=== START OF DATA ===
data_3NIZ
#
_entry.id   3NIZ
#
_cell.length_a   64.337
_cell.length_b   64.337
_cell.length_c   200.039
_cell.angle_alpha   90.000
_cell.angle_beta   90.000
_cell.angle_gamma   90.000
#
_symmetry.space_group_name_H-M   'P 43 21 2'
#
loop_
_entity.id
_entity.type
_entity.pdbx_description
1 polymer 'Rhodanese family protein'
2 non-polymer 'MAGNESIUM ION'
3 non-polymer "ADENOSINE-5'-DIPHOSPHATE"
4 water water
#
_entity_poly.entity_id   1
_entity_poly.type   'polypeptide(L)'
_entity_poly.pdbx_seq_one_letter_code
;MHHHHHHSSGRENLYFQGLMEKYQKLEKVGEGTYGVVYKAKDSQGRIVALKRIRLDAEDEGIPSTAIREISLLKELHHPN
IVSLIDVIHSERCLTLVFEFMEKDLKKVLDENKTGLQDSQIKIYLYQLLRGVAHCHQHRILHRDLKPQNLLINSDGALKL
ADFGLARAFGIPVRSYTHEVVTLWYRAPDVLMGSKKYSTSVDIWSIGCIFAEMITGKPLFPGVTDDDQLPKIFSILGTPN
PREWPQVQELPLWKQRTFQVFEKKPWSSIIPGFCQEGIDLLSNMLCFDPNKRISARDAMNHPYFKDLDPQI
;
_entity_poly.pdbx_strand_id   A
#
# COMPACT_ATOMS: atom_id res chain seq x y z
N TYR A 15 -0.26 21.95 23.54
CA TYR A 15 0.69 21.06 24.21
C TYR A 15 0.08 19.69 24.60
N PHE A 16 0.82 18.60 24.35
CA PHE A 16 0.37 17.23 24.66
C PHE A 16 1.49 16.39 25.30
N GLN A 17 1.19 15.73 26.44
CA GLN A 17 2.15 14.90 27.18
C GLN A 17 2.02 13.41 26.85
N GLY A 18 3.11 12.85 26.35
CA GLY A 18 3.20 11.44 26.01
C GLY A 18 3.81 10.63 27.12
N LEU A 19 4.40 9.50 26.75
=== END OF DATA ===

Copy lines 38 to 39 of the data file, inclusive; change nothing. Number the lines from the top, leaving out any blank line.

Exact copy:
CA PHE A 16 0.37 17.23 24.66
C PHE A 16 1.49 16.39 25.30